Parameter and Keyword Description:
This is an undeclared identifier which optionally labels a loop. When used, the label_name should be enclosed by double angle brackets and should appear at the starting of the loop. Optionally, the label_name (not enclosed in the angle brackets) can also appear at the ending of the loop.
You can use the label_name in an EXIT statement to exit the loop labelled by the label_name. You can exit not only the present loop, but any enclosing loop.
You cannot position the index of a FOR loop from the nested FOR loop if both indexes have similar name unless the outer loop is labeled by the label_name and you can use the dot notation, which is as shown below:
In the illustration below, you can compare the two loop indexes that have similar name, one used by an enclosing loop, and the other by a nested loop:
FOR ctr IN 1..20 LOOP
FOR ctr IN 1..10 LOOP
IF outer.ctr > ctr THEN ...
END LOOP inner;
END LOOP outer;
The simplest form of the LOOP statement is the fundamental (or unlimited) loop that encloses a series of statements between the keywords LOOP and END LOOP. With each of the iteration of loop, the series of statements is executed, then the control resume at the top of the loop. When further processing is impossible or undesirable, you can use the GOTO, EXIT, or RAISE statement to complete the loop. The raised exception will also complete the loop.
The WHILE-LOOP statement relates a Boolean expression with a series of statements enclosed by the keywords LOOP & END LOOP. Before each of the iteration of the loop, the expression is computed. If the expression results TRUE, the series of the statements is executed, and then control the resumes at the top of the loop. If the expression results FALSE or NULL, the loop is then bypassed and the control passes to the next statement.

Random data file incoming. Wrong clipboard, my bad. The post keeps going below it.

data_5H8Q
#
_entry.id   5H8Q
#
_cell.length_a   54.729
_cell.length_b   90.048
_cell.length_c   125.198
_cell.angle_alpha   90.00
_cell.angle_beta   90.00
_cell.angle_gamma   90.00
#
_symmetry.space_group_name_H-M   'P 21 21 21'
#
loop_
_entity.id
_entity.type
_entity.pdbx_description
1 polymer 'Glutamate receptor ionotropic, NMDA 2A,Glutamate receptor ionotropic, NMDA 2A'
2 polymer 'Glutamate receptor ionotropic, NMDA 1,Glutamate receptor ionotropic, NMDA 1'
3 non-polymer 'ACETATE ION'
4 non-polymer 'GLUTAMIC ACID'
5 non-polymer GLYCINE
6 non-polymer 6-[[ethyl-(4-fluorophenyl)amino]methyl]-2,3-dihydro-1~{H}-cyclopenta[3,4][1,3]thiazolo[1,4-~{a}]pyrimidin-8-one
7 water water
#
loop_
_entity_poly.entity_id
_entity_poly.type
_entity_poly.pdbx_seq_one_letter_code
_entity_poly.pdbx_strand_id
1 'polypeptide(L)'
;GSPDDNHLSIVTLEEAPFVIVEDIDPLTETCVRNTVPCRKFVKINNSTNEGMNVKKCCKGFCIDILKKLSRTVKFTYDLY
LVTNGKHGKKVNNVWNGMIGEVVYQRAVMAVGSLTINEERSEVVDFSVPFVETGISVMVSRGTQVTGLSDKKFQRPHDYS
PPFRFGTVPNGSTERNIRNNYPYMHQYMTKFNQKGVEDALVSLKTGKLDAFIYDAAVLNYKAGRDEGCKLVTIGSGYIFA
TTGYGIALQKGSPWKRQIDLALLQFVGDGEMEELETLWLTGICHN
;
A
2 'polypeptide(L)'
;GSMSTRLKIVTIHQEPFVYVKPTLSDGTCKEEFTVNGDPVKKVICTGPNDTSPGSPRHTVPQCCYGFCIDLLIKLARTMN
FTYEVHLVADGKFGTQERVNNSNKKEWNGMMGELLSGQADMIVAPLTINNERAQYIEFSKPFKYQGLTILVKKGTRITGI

This is an expression which results the Boolean value TRUE, FALSE, & NULL. It is related with a series of statements that is executed only if the expression results TRUE.
While the number of iterations through a WHILE loop is unfamiliar until the loop complete, the number of iterations during a FOR loop is acknowledged before the loop is entered. The Numeric FOR loops iterate over a specific range of integers. The range is section of an iteration scheme that is enclosed by the keywords FOR and LOOPS.
The range is computed when the FOR loop is primary entered and is never re-evaluated. The series of statements in the loop is executed once for each integer in the range defined by the ower_bound..upper_bound. Subsequent to the each and every iteration, the loop index is incremented.
This is an undeclared identifier which names the loop index. Its scope is the loop itself. And therefore, you cannot reference the index outside the loop.
The implicit declaration of the index_name overrides any other declaration outside the loop. Therefore, another variable with similar name cannot be referenced inside the loop unless a label is used, which is as shown below:
FOR num IN 1..10 LOOP
IF main.num > 5 THEN -- refers to the variable num,
... -- not to the loop index
lower_bound .. upper_bound: